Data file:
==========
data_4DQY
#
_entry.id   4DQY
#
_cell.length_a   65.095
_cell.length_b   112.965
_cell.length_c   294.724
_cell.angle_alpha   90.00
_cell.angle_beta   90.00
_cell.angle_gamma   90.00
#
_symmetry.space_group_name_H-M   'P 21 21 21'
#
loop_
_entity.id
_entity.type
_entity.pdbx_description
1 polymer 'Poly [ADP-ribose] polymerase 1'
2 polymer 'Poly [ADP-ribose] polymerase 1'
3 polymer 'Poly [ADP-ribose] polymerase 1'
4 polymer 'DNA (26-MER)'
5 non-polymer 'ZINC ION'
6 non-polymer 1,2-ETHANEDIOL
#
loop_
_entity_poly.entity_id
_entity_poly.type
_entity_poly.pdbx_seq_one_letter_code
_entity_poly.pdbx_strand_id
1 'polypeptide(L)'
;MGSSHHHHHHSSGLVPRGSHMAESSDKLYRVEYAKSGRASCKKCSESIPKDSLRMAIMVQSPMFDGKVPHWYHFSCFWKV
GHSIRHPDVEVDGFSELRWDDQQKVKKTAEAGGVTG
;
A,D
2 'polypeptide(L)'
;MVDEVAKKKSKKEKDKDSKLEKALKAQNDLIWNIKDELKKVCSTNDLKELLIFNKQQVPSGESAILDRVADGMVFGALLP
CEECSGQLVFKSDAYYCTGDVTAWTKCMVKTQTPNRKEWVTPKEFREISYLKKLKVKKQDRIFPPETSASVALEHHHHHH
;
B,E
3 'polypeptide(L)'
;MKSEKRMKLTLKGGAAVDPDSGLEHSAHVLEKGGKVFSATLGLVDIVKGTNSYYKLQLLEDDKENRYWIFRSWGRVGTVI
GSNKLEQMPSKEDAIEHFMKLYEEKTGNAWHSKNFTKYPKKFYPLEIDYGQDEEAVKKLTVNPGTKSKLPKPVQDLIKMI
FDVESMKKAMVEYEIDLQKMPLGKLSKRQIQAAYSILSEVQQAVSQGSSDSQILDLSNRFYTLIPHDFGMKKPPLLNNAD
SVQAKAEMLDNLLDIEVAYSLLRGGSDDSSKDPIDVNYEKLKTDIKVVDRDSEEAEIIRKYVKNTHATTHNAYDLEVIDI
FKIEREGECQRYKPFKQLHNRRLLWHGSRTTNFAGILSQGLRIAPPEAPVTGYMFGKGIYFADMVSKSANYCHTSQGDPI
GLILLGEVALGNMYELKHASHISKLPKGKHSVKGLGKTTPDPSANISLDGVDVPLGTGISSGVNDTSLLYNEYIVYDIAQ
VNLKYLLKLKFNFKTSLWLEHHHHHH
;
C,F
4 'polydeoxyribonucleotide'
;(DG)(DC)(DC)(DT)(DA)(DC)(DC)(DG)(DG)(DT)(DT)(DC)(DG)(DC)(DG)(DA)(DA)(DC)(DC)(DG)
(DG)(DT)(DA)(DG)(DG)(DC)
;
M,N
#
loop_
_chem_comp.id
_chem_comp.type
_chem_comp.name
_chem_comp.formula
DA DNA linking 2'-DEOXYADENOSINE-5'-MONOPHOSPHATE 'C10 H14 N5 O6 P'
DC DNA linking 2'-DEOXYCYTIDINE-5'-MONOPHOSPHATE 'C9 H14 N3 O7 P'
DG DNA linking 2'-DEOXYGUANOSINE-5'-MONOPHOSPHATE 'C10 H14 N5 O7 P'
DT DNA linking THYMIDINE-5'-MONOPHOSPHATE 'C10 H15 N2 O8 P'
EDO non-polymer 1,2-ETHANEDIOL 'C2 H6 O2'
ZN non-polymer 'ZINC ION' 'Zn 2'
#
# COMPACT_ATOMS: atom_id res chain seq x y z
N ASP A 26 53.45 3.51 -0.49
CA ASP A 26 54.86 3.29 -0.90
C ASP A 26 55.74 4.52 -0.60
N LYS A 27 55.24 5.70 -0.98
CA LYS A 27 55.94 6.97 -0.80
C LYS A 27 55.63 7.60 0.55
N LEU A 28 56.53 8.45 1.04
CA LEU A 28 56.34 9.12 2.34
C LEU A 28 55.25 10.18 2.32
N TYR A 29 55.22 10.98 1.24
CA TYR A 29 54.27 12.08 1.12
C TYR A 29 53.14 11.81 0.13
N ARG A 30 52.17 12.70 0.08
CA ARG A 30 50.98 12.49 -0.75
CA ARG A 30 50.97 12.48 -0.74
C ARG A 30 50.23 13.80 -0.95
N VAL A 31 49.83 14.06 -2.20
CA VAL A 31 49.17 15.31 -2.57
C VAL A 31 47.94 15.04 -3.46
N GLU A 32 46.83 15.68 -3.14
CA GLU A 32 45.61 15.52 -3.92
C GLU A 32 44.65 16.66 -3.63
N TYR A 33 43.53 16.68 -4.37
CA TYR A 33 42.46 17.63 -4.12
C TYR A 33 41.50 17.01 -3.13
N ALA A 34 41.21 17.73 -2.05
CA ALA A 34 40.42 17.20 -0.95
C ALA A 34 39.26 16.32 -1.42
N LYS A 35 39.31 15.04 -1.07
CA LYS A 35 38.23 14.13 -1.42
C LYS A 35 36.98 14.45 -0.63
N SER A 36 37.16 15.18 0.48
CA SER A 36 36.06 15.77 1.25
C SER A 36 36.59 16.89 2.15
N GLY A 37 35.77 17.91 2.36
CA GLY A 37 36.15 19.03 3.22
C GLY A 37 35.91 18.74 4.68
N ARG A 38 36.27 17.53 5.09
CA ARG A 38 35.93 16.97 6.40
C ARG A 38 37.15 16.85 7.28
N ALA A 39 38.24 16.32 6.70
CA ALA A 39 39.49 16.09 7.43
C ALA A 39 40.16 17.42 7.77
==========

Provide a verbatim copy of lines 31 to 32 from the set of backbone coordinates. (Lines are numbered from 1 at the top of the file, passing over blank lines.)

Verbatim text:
;MGSSHHHHHHSSGLVPRGSHMAESSDKLYRVEYAKSGRASCKKCSESIPKDSLRMAIMVQSPMFDGKVPHWYHFSCFWKV
GHSIRHPDVEVDGFSELRWDDQQKVKKTAEAGGVTG